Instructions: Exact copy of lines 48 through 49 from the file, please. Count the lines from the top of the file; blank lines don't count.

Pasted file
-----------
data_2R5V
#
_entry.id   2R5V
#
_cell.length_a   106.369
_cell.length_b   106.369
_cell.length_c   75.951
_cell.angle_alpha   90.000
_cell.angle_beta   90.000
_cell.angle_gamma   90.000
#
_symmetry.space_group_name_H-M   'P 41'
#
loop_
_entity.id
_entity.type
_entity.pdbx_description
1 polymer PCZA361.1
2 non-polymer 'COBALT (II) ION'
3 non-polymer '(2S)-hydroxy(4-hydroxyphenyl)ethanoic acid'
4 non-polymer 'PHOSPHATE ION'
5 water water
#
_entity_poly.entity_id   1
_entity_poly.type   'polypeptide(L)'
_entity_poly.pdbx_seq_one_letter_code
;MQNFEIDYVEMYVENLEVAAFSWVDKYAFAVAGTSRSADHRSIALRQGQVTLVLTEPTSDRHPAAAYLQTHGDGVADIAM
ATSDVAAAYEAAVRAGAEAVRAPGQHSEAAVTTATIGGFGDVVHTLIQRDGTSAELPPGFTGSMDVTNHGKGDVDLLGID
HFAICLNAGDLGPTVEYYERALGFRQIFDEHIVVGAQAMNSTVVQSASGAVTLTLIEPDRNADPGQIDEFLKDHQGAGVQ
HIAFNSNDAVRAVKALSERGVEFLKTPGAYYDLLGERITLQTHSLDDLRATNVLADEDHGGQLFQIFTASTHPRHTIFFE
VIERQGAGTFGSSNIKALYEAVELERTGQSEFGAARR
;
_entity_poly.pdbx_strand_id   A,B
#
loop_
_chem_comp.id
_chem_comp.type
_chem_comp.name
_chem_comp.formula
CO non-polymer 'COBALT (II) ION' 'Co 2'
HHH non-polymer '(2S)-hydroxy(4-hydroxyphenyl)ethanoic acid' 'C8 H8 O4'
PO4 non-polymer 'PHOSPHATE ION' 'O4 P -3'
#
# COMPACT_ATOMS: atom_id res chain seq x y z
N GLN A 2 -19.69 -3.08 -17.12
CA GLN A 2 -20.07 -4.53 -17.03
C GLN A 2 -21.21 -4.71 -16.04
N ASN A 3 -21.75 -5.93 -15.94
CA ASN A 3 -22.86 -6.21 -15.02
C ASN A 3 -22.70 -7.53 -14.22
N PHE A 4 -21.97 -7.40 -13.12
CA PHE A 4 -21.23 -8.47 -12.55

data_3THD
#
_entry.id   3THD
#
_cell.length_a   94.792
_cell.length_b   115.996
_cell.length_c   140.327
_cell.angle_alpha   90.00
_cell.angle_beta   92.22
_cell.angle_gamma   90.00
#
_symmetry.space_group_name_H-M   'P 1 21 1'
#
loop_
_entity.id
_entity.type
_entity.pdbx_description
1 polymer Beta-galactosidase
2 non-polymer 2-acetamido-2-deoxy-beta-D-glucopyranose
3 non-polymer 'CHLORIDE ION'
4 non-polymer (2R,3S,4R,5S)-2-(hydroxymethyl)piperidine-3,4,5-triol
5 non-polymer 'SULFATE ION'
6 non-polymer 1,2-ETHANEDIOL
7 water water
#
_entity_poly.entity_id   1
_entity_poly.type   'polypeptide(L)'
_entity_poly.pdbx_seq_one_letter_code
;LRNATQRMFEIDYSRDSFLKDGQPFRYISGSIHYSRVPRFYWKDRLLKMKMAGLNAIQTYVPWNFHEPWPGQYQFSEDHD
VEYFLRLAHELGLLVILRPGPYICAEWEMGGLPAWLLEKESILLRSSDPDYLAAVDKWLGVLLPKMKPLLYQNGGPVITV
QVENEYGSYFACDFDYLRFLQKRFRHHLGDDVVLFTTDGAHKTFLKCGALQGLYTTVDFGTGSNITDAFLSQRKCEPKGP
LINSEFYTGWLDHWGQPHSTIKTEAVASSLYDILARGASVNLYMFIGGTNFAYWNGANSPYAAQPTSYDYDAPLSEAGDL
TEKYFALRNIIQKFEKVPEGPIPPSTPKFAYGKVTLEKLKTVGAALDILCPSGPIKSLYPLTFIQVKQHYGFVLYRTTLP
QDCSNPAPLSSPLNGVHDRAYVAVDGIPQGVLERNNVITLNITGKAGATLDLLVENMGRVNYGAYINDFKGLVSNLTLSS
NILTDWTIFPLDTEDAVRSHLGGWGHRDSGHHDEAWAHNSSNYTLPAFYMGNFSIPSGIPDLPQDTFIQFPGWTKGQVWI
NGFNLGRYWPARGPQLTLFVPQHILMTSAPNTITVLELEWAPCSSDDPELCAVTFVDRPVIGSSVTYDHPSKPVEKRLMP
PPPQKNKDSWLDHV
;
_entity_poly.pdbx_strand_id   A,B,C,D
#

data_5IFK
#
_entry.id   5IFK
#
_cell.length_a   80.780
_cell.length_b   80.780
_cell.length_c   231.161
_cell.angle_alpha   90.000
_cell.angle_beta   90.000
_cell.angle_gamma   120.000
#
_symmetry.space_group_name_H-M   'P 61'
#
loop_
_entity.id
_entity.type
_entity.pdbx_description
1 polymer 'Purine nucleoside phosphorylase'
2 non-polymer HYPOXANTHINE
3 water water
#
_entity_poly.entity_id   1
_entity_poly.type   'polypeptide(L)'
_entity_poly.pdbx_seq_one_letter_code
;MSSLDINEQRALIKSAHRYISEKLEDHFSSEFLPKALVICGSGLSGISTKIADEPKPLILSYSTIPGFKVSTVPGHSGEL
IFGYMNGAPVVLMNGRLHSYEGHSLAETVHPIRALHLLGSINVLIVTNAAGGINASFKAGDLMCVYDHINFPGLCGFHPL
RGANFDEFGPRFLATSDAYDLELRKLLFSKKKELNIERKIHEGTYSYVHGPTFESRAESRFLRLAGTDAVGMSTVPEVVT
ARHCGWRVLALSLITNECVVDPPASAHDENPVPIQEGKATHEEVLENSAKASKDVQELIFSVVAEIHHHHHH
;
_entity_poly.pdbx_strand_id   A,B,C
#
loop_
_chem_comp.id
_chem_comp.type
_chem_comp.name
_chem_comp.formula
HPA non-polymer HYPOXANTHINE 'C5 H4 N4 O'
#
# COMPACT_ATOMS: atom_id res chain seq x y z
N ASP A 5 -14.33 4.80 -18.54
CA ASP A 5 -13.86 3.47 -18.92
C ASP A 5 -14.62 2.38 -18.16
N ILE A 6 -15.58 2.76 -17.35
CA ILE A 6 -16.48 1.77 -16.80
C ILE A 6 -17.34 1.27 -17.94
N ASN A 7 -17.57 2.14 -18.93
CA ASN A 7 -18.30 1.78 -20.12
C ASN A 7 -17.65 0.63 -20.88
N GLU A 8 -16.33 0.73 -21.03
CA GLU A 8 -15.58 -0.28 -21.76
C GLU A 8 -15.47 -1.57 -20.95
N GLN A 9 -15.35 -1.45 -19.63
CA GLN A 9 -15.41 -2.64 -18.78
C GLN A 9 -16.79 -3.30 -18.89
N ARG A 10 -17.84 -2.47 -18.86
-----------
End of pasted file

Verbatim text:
N ASN A 3 -21.75 -5.93 -15.94
CA ASN A 3 -22.86 -6.21 -15.02